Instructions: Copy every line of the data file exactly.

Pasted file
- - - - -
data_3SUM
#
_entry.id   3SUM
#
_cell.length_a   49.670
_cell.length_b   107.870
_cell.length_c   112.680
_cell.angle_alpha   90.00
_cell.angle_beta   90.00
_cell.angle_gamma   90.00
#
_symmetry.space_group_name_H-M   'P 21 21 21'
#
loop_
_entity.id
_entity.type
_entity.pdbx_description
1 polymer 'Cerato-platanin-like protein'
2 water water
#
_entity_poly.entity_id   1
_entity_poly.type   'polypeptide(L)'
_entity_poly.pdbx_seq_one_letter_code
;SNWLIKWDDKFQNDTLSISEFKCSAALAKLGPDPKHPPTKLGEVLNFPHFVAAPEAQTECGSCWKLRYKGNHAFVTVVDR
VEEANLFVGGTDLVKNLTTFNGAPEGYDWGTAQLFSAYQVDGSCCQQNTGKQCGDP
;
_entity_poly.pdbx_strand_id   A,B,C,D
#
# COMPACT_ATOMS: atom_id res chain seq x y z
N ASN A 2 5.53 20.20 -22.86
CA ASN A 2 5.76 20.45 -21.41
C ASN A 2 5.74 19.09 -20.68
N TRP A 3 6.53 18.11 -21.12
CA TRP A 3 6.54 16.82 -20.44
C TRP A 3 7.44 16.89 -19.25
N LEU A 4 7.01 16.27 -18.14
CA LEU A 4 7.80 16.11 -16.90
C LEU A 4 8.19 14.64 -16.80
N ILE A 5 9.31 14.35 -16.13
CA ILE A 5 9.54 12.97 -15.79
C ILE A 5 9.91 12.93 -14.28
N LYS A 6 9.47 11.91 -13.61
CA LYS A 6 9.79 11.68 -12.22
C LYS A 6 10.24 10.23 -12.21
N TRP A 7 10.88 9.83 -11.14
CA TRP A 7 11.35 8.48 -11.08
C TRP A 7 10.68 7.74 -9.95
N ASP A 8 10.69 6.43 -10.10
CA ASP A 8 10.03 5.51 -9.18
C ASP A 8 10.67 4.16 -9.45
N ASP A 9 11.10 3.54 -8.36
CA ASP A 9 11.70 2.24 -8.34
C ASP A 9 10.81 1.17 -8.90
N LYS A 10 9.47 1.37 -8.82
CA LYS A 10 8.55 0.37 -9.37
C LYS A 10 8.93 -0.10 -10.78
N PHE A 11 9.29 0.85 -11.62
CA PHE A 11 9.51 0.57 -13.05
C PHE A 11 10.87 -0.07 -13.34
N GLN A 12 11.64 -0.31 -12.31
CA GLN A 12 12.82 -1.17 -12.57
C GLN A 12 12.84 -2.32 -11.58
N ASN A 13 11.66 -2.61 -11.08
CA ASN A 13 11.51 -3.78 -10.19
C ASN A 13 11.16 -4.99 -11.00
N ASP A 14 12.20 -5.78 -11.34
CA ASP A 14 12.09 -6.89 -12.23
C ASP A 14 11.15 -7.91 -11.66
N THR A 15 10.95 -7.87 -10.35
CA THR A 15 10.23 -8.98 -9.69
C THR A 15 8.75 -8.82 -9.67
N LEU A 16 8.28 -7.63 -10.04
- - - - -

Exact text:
data_3SUM
#
_entry.id   3SUM
#
_cell.length_a   49.670
_cell.length_b   107.870
_cell.length_c   112.680
_cell.angle_alpha   90.00
_cell.angle_beta   90.00
_cell.angle_gamma   90.00
#
_symmetry.space_group_name_H-M   'P 21 21 21'
#
loop_
_entity.id
_entity.type
_entity.pdbx_description
1 polymer 'Cerato-platanin-like protein'
2 water water
#
_entity_poly.entity_id   1
_entity_poly.type   'polypeptide(L)'
_entity_poly.pdbx_seq_one_letter_code
;SNWLIKWDDKFQNDTLSISEFKCSAALAKLGPDPKHPPTKLGEVLNFPHFVAAPEAQTECGSCWKLRYKGNHAFVTVVDR
VEEANLFVGGTDLVKNLTTFNGAPEGYDWGTAQLFSAYQVDGSCCQQNTGKQCGDP
;
_entity_poly.pdbx_strand_id   A,B,C,D
#
# COMPACT_ATOMS: atom_id res chain seq x y z
N ASN A 2 5.53 20.20 -22.86
CA ASN A 2 5.76 20.45 -21.41
C ASN A 2 5.74 19.09 -20.68
N TRP A 3 6.53 18.11 -21.12
CA TRP A 3 6.54 16.82 -20.44
C TRP A 3 7.44 16.89 -19.25
N LEU A 4 7.01 16.27 -18.14
CA LEU A 4 7.80 16.11 -16.90
C LEU A 4 8.19 14.64 -16.80
N ILE A 5 9.31 14.35 -16.13
CA ILE A 5 9.54 12.97 -15.79
C ILE A 5 9.91 12.93 -14.28
N LYS A 6 9.47 11.91 -13.61
CA LYS A 6 9.79 11.68 -12.22
C LYS A 6 10.24 10.23 -12.21
N TRP A 7 10.88 9.83 -11.14
CA TRP A 7 11.35 8.48 -11.08
C TRP A 7 10.68 7.74 -9.95
N ASP A 8 10.69 6.43 -10.10
CA ASP A 8 10.03 5.51 -9.18
C ASP A 8 10.67 4.16 -9.45
N ASP A 9 11.10 3.54 -8.36
CA ASP A 9 11.70 2.24 -8.34
C ASP A 9 10.81 1.17 -8.90
N LYS A 10 9.47 1.37 -8.82
CA LYS A 10 8.55 0.37 -9.37
C LYS A 10 8.93 -0.10 -10.78
N PHE A 11 9.29 0.85 -11.62
CA PHE A 11 9.51 0.57 -13.05
C PHE A 11 10.87 -0.07 -13.34
N GLN A 12 11.64 -0.31 -12.31
CA GLN A 12 12.82 -1.17 -12.57
C GLN A 12 12.84 -2.32 -11.58
N ASN A 13 11.66 -2.61 -11.08
CA ASN A 13 11.51 -3.78 -10.19
C ASN A 13 11.16 -4.99 -11.00
N ASP A 14 12.20 -5.78 -11.34
CA ASP A 14 12.09 -6.89 -12.23
C ASP A 14 11.15 -7.91 -11.66
N THR A 15 10.95 -7.87 -10.35
CA THR A 15 10.23 -8.98 -9.69
C THR A 15 8.75 -8.82 -9.67
N LEU A 16 8.28 -7.63 -10.04